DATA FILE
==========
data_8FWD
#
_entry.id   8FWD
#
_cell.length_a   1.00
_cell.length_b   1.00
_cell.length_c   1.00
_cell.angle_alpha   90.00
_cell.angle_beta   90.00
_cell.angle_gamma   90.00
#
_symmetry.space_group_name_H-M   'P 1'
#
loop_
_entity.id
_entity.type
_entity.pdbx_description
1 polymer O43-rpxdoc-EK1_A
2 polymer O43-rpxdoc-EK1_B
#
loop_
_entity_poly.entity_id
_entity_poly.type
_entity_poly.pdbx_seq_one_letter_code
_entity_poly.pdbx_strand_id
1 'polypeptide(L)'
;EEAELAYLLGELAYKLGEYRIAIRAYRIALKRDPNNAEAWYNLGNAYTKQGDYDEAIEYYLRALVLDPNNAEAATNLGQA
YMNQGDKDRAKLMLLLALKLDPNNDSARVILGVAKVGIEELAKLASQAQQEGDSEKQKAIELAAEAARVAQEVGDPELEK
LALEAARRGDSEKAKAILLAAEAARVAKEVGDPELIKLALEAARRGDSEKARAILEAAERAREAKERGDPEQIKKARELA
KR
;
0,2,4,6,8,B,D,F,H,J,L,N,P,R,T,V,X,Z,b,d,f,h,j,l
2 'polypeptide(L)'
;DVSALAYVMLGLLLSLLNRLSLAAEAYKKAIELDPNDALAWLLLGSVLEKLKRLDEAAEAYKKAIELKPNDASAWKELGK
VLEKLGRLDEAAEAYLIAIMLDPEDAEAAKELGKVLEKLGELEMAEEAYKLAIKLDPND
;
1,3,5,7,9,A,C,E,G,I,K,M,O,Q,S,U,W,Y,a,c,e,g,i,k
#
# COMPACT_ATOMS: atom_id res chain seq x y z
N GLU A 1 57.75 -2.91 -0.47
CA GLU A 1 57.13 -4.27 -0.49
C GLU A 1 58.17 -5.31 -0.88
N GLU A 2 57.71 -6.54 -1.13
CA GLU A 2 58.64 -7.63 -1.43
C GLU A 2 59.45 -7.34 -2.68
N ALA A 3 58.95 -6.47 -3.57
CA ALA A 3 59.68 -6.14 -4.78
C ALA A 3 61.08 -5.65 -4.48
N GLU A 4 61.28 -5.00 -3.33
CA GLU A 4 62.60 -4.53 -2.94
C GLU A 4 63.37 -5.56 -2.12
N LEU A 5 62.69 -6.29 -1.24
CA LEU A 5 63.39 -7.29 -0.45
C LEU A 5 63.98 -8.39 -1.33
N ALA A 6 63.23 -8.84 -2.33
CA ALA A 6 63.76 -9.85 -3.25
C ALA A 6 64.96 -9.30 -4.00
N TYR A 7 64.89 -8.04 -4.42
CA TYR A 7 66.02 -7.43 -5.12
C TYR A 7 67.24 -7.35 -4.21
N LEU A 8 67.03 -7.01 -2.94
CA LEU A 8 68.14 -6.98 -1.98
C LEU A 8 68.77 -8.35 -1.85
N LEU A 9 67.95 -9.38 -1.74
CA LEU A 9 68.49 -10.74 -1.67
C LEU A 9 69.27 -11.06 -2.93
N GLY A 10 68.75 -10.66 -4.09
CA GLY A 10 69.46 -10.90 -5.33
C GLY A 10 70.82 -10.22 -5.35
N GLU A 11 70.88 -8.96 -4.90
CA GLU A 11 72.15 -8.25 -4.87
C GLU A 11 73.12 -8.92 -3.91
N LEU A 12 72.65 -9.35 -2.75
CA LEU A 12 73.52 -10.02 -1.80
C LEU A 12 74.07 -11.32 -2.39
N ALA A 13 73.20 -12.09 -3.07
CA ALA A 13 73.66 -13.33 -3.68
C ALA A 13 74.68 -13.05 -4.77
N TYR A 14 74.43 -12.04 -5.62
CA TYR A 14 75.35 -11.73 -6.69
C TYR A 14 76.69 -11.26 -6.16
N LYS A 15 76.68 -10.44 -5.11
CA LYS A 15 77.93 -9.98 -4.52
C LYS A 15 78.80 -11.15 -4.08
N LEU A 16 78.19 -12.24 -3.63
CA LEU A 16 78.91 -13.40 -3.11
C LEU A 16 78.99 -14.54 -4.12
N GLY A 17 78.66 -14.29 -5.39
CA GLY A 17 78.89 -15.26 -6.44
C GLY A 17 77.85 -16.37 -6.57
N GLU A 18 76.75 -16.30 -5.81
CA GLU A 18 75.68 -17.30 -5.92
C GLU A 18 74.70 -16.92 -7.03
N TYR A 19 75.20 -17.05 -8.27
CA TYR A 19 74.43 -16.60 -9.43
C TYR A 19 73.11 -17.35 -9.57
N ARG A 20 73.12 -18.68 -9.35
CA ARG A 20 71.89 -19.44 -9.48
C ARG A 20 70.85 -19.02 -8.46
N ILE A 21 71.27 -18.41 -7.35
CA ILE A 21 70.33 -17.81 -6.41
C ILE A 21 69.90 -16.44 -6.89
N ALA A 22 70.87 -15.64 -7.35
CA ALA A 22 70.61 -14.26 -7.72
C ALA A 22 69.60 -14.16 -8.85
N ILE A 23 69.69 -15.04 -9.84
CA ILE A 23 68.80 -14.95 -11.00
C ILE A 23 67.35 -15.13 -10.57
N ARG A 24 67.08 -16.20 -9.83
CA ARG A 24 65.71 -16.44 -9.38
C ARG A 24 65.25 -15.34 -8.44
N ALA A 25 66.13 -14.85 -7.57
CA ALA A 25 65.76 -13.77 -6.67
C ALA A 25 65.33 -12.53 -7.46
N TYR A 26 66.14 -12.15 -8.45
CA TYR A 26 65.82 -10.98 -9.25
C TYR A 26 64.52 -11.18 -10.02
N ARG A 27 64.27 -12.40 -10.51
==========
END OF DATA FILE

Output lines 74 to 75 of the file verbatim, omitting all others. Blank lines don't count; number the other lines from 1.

CA LEU A 12 73.52 -10.02 -1.80
C LEU A 12 74.07 -11.32 -2.39